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Cynops pyrrhogaster in the wild - Special!

This is a discussion on Cynops pyrrhogaster in the wild - Special! within the Fire-Belly & Sword-Tail Newts (Cynops & Hypselotriton) forums, part of the Species, Genus & Family Discussions category; Here are some pics of the Sasayama-type ones: &#40;the 2nd and 3rd pics are of the same individual&#41;...

Fire-Belly & Sword-Tail Newts (Cynops & Hypselotriton) Perhaps the most famous and frequently bred newts in captivity, the fire-bellied newts and sword-tail newts are well known throughout the world as being excellent, gregarious captives.

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Old 15th August 2004   #41 (permalink)
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Here are some pics of the Sasayama-type ones:

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(the 2nd and 3rd pics are of the same individual)



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Old 15th August 2004   #42 (permalink)
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Old 15th August 2004   #43 (permalink)
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Old 15th August 2004   #44 (permalink)
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(same individual)



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Old 15th August 2004   #45 (permalink)
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Old 15th August 2004   #46 (permalink)
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Old 15th August 2004   #47 (permalink)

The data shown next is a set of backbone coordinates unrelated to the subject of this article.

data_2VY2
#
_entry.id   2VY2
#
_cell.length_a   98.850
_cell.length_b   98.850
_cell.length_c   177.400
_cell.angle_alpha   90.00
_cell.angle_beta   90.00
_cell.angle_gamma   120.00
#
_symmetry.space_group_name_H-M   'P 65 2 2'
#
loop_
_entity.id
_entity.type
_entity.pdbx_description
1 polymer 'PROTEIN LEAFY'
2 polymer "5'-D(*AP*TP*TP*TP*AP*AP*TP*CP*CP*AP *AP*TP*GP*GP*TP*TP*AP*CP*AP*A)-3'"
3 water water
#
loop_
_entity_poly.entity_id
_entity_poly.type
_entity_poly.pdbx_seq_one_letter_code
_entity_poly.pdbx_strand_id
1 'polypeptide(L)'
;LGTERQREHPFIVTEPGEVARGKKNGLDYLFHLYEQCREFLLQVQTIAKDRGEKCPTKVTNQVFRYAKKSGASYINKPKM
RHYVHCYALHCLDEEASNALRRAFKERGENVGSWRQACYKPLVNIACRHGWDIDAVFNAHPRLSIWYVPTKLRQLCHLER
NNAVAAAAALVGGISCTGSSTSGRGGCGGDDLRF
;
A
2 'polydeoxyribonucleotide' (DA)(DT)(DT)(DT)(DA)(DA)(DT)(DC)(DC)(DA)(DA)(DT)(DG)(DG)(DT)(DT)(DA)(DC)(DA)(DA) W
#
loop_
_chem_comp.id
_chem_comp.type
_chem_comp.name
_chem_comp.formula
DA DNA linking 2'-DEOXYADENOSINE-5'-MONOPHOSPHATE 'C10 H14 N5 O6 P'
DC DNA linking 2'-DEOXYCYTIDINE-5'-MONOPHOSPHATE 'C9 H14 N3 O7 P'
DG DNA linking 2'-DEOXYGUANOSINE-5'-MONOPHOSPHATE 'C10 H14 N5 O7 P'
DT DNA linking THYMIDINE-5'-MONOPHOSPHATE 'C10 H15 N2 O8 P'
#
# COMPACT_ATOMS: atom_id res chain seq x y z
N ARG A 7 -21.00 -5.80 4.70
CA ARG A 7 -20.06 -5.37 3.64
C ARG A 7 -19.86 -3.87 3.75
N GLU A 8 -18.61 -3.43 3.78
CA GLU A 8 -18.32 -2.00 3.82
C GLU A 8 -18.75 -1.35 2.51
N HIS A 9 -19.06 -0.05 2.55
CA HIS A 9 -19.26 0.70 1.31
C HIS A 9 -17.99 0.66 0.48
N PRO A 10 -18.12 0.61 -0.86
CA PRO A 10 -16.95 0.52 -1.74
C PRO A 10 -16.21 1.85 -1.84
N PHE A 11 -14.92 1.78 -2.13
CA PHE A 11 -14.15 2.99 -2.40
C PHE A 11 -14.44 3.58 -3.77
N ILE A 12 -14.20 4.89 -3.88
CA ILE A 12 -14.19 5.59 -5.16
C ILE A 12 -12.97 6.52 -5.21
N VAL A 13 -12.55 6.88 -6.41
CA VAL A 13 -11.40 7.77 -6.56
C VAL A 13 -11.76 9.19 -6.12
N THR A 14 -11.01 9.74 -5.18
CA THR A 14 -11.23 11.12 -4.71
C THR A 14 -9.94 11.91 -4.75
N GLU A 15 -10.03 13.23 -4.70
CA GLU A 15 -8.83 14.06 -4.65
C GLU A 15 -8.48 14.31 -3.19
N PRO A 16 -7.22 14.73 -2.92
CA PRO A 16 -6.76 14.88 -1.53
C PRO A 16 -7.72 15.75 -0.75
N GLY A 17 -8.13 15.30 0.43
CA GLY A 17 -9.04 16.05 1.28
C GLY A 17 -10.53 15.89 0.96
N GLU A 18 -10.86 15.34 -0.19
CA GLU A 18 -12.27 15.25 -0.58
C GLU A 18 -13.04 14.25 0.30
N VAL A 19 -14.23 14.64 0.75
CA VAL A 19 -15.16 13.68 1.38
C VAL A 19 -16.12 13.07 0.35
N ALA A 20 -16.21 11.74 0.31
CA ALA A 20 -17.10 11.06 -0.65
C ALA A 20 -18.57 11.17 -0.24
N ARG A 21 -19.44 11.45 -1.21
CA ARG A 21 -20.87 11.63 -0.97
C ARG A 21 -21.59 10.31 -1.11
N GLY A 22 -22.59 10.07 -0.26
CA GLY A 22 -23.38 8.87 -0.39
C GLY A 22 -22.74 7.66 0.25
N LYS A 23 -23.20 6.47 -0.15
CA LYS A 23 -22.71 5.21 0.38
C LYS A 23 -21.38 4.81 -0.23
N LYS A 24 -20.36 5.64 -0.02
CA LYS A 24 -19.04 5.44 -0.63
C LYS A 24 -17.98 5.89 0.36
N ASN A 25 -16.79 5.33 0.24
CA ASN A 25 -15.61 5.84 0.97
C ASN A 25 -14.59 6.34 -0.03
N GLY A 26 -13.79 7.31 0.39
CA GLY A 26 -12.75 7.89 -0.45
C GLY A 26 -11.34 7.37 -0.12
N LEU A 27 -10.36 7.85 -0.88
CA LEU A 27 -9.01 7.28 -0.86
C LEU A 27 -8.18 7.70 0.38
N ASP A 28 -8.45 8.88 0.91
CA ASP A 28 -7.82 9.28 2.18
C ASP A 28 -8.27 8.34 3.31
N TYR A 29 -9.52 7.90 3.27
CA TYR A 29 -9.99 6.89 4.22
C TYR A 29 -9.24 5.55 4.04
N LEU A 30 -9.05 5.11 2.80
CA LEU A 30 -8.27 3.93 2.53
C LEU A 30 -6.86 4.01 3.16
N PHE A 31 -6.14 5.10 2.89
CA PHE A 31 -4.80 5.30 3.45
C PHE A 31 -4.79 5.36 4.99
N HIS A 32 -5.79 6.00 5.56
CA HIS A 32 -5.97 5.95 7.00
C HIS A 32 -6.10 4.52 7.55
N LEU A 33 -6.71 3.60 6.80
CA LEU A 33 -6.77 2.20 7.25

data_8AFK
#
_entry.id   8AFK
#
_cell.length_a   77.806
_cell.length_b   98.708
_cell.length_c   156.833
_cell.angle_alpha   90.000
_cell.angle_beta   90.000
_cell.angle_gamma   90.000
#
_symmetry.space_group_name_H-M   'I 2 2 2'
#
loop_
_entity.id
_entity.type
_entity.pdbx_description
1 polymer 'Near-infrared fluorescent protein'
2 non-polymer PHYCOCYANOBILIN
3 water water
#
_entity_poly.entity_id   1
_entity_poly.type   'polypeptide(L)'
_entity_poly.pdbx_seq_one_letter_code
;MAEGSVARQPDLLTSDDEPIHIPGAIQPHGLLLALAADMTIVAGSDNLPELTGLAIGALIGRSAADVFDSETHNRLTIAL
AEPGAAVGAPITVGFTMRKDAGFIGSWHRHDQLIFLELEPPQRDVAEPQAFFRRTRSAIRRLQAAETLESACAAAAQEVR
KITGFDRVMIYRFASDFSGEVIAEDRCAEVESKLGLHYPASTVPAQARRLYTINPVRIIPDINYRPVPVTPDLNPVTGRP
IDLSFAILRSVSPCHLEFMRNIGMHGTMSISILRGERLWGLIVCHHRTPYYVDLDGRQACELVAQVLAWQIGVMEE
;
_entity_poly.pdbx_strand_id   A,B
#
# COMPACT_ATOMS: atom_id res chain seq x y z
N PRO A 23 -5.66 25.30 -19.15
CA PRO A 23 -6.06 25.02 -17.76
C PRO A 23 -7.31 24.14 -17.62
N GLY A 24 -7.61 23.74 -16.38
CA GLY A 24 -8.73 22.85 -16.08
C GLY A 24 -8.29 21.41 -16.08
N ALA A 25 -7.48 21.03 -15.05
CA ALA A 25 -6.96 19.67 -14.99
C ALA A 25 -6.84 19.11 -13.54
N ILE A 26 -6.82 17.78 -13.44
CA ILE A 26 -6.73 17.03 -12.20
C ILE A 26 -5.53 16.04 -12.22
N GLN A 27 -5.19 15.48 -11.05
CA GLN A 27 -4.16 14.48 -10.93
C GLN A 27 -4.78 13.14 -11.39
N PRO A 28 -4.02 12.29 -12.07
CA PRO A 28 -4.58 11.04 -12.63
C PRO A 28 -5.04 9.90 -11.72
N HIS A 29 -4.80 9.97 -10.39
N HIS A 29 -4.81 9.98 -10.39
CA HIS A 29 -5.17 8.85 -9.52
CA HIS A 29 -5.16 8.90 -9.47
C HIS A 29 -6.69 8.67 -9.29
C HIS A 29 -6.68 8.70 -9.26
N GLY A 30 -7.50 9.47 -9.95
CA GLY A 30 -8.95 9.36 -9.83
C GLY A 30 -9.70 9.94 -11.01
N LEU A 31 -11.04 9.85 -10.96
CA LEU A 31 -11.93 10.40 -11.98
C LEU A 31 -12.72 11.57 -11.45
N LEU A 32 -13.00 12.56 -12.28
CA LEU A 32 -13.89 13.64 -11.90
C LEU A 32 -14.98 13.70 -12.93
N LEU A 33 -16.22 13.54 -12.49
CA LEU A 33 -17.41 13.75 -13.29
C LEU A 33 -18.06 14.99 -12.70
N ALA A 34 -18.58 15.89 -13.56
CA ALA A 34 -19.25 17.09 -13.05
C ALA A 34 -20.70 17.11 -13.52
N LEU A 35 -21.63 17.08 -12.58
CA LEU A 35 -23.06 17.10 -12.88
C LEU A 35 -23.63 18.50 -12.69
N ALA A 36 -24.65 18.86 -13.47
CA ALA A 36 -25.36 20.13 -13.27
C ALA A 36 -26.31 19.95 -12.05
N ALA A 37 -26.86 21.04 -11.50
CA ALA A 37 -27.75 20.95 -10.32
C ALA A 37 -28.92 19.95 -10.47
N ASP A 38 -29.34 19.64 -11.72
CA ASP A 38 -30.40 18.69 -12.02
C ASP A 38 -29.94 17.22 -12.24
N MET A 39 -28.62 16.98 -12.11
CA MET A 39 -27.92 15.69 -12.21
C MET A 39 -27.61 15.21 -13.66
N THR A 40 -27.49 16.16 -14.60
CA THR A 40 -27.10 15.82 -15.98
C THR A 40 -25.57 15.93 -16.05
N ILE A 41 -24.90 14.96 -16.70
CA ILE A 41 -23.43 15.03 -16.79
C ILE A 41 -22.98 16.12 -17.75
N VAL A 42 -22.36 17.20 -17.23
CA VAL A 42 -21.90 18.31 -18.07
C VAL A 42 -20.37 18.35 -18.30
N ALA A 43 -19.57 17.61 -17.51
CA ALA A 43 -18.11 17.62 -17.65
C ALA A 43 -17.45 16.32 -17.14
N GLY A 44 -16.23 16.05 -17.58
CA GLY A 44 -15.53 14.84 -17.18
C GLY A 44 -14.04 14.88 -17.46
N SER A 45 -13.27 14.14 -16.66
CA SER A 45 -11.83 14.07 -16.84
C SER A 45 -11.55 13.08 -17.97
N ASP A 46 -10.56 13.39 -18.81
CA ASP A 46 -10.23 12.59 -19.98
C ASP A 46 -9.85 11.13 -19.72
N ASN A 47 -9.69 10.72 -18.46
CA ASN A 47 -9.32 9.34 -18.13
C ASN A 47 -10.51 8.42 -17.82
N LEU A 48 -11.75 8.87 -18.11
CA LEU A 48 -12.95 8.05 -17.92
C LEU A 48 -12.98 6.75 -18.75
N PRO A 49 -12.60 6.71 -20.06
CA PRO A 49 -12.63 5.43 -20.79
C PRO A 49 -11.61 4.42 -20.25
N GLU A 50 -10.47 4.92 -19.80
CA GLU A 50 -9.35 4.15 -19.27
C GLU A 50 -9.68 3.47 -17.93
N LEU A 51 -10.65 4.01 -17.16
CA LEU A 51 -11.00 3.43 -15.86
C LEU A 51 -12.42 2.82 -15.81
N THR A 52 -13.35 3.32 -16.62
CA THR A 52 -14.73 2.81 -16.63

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Old 15th August 2004   #48 (permalink)
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(Message edited by TJ on August 15, 2004)



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Old 15th August 2004   #49 (permalink)
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I'll follow up later with pics of the very different southern ones, but here is a taster:

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Old 15th August 2004   #50 (permalink)
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The newt on the last picture looks a bit like Ensicauda...
Thank you very much for all those pictures that make me discover the real housing of those newts.
It seems that they all live in a clay substrate, don't they?
Do you know the water quality of those place?
Congratulations that's a great article!!!!

(Message edited by triton on August 15, 2004)

(Message edited by triton on August 15, 2004)



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Old 16th August 2004   #51 (permalink)
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Thanks, Triton. After expecting to find C.p.sasayamae in the south as well as the north, I was thrilled to see the orange, relatively unmarked bellies on this southern variety, and they indeed reminded me a bit of some ensicauda I have seen. There are some other interesting differences between Group 1 and Group 2, as you'll see soon.

Most of the C.p habitats that I have seen have fine-granulated, clayish substrates, but I simply don't know enough to be able to draw any conclusions from this. I have so far found pyrrhogaster in ponds, irrigation ditches, rice paddies, pools fed by slow-flowing streams, etc.

No, I haven't tested the water quality in any of the places I have visited. I think testing for PH and such wouldn't tell me much. The biggest cause of extirpation of this relatively hardy species, with the possible exception of pond conversion and other types of development, seems to be the widespread use of agricultural pesticides in recent decades. I hear the same thing from farmers and other locals everywhere I go, how pyrrhogaster used to be present in large numbers before pesticide spraying (including the use of DDT for many years) became widespread and commonplace. The extent of loss of habitat for this species is really outrageous.



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Old 16th August 2004   #52 (permalink)